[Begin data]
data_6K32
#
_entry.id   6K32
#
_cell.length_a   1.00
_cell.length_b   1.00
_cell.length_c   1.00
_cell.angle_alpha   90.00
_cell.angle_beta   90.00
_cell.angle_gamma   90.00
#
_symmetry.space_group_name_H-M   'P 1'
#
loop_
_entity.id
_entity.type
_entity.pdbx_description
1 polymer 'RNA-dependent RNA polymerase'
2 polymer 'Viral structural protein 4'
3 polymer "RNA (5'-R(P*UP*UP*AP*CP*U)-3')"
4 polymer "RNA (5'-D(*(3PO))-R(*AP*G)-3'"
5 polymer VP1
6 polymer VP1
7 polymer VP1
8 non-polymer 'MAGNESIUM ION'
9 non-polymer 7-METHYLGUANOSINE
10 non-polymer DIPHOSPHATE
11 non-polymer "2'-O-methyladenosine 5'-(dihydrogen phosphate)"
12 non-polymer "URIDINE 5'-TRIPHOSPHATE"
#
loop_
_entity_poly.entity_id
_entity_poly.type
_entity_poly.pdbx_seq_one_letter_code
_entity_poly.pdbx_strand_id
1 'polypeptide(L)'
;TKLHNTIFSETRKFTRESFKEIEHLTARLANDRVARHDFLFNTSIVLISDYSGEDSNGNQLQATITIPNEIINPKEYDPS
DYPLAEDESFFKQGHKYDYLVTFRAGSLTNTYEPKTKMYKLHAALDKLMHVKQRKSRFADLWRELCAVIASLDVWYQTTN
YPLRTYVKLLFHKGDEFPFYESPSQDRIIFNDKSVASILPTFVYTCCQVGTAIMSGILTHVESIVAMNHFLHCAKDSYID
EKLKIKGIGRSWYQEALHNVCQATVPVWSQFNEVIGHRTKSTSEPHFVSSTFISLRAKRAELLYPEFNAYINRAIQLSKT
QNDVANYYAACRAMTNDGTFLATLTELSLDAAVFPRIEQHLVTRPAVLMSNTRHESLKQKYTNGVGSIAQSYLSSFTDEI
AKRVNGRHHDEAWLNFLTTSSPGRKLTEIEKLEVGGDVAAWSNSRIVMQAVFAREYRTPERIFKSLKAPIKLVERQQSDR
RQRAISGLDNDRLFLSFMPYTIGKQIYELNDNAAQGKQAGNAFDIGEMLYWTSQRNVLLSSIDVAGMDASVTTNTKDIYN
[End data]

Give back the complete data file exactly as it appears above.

data_6K32
#
_entry.id   6K32
#
_cell.length_a   1.00
_cell.length_b   1.00
_cell.length_c   1.00
_cell.angle_alpha   90.00
_cell.angle_beta   90.00
_cell.angle_gamma   90.00
#
_symmetry.space_group_name_H-M   'P 1'
#
loop_
_entity.id
_entity.type
_entity.pdbx_description
1 polymer 'RNA-dependent RNA polymerase'
2 polymer 'Viral structural protein 4'
3 polymer "RNA (5'-R(P*UP*UP*AP*CP*U)-3')"
4 polymer "RNA (5'-D(*(3PO))-R(*AP*G)-3'"
5 polymer VP1
6 polymer VP1
7 polymer VP1
8 non-polymer 'MAGNESIUM ION'
9 non-polymer 7-METHYLGUANOSINE
10 non-polymer DIPHOSPHATE
11 non-polymer "2'-O-methyladenosine 5'-(dihydrogen phosphate)"
12 non-polymer "URIDINE 5'-TRIPHOSPHATE"
#
loop_
_entity_poly.entity_id
_entity_poly.type
_entity_poly.pdbx_seq_one_letter_code
_entity_poly.pdbx_strand_id
1 'polypeptide(L)'
;TKLHNTIFSETRKFTRESFKEIEHLTARLANDRVARHDFLFNTSIVLISDYSGEDSNGNQLQATITIPNEIINPKEYDPS
DYPLAEDESFFKQGHKYDYLVTFRAGSLTNTYEPKTKMYKLHAALDKLMHVKQRKSRFADLWRELCAVIASLDVWYQTTN
YPLRTYVKLLFHKGDEFPFYESPSQDRIIFNDKSVASILPTFVYTCCQVGTAIMSGILTHVESIVAMNHFLHCAKDSYID
EKLKIKGIGRSWYQEALHNVCQATVPVWSQFNEVIGHRTKSTSEPHFVSSTFISLRAKRAELLYPEFNAYINRAIQLSKT
QNDVANYYAACRAMTNDGTFLATLTELSLDAAVFPRIEQHLVTRPAVLMSNTRHESLKQKYTNGVGSIAQSYLSSFTDEI
AKRVNGRHHDEAWLNFLTTSSPGRKLTEIEKLEVGGDVAAWSNSRIVMQAVFAREYRTPERIFKSLKAPIKLVERQQSDR
RQRAISGLDNDRLFLSFMPYTIGKQIYELNDNAAQGKQAGNAFDIGEMLYWTSQRNVLLSSIDVAGMDASVTTNTKDIYN